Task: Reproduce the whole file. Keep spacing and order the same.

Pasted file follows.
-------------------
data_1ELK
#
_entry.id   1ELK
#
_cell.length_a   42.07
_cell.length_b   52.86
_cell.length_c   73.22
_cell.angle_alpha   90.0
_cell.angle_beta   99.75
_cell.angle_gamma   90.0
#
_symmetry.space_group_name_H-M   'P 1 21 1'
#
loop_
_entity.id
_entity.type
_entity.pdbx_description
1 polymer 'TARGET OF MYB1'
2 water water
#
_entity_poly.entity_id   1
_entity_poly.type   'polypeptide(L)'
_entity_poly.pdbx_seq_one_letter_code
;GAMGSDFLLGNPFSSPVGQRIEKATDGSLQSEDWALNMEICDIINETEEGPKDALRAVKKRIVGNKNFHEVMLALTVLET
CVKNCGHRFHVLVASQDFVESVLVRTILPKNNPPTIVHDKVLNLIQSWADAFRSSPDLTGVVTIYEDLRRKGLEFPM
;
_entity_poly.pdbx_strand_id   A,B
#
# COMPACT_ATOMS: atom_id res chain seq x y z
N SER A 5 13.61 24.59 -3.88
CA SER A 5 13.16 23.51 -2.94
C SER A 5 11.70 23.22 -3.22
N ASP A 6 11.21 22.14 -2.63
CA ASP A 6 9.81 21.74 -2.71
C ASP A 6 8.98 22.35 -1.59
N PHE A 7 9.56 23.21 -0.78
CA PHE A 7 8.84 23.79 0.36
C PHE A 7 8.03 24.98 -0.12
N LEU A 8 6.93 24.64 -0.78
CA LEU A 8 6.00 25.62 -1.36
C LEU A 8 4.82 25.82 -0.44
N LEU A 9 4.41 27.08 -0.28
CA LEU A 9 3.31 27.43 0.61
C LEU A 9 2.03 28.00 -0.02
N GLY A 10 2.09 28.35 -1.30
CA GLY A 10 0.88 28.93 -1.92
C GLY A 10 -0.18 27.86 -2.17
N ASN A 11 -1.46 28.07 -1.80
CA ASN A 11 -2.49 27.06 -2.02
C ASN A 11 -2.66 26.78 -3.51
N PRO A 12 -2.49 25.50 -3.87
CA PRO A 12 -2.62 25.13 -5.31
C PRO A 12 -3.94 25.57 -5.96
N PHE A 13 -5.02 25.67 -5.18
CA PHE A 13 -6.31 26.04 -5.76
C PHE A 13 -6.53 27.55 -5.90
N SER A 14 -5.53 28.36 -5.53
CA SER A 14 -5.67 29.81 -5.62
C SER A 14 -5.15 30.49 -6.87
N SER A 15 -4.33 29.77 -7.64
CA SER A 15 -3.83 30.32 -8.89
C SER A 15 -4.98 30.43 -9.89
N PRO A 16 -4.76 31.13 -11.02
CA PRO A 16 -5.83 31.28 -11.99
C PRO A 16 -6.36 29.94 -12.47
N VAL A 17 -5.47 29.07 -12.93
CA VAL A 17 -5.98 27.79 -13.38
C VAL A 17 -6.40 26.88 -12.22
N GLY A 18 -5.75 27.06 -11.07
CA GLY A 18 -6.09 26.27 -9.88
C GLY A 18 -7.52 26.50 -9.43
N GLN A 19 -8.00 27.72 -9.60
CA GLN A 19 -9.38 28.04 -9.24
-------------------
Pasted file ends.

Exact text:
data_1ELK
#
_entry.id   1ELK
#
_cell.length_a   42.07
_cell.length_b   52.86
_cell.length_c   73.22
_cell.angle_alpha   90.0
_cell.angle_beta   99.75
_cell.angle_gamma   90.0
#
_symmetry.space_group_name_H-M   'P 1 21 1'
#
loop_
_entity.id
_entity.type
_entity.pdbx_description
1 polymer 'TARGET OF MYB1'
2 water water
#
_entity_poly.entity_id   1
_entity_poly.type   'polypeptide(L)'
_entity_poly.pdbx_seq_one_letter_code
;GAMGSDFLLGNPFSSPVGQRIEKATDGSLQSEDWALNMEICDIINETEEGPKDALRAVKKRIVGNKNFHEVMLALTVLET
CVKNCGHRFHVLVASQDFVESVLVRTILPKNNPPTIVHDKVLNLIQSWADAFRSSPDLTGVVTIYEDLRRKGLEFPM
;
_entity_poly.pdbx_strand_id   A,B
#
# COMPACT_ATOMS: atom_id res chain seq x y z
N SER A 5 13.61 24.59 -3.88
CA SER A 5 13.16 23.51 -2.94
C SER A 5 11.70 23.22 -3.22
N ASP A 6 11.21 22.14 -2.63
CA ASP A 6 9.81 21.74 -2.71
C ASP A 6 8.98 22.35 -1.59
N PHE A 7 9.56 23.21 -0.78
CA PHE A 7 8.84 23.79 0.36
C PHE A 7 8.03 24.98 -0.12
N LEU A 8 6.93 24.64 -0.78
CA LEU A 8 6.00 25.62 -1.36
C LEU A 8 4.82 25.82 -0.44
N LEU A 9 4.41 27.08 -0.28
CA LEU A 9 3.31 27.43 0.61
C LEU A 9 2.03 28.00 -0.02
N GLY A 10 2.09 28.35 -1.30
CA GLY A 10 0.88 28.93 -1.92
C GLY A 10 -0.18 27.86 -2.17
N ASN A 11 -1.46 28.07 -1.80
CA ASN A 11 -2.49 27.06 -2.02
C ASN A 11 -2.66 26.78 -3.51
N PRO A 12 -2.49 25.50 -3.87
CA PRO A 12 -2.62 25.13 -5.31
C PRO A 12 -3.94 25.57 -5.96
N PHE A 13 -5.02 25.67 -5.18
CA PHE A 13 -6.31 26.04 -5.76
C PHE A 13 -6.53 27.55 -5.90
N SER A 14 -5.53 28.36 -5.53
CA SER A 14 -5.67 29.81 -5.62
C SER A 14 -5.15 30.49 -6.87
N SER A 15 -4.33 29.77 -7.64
CA SER A 15 -3.83 30.32 -8.89
C SER A 15 -4.98 30.43 -9.89
N PRO A 16 -4.76 31.13 -11.02
CA PRO A 16 -5.83 31.28 -11.99
C PRO A 16 -6.36 29.94 -12.47
N VAL A 17 -5.47 29.07 -12.93
CA VAL A 17 -5.98 27.79 -13.38
C VAL A 17 -6.40 26.88 -12.22
N GLY A 18 -5.75 27.06 -11.07
CA GLY A 18 -6.09 26.27 -9.88
C GLY A 18 -7.52 26.50 -9.43
N GLN A 19 -8.00 27.72 -9.60
CA GLN A 19 -9.38 28.04 -9.24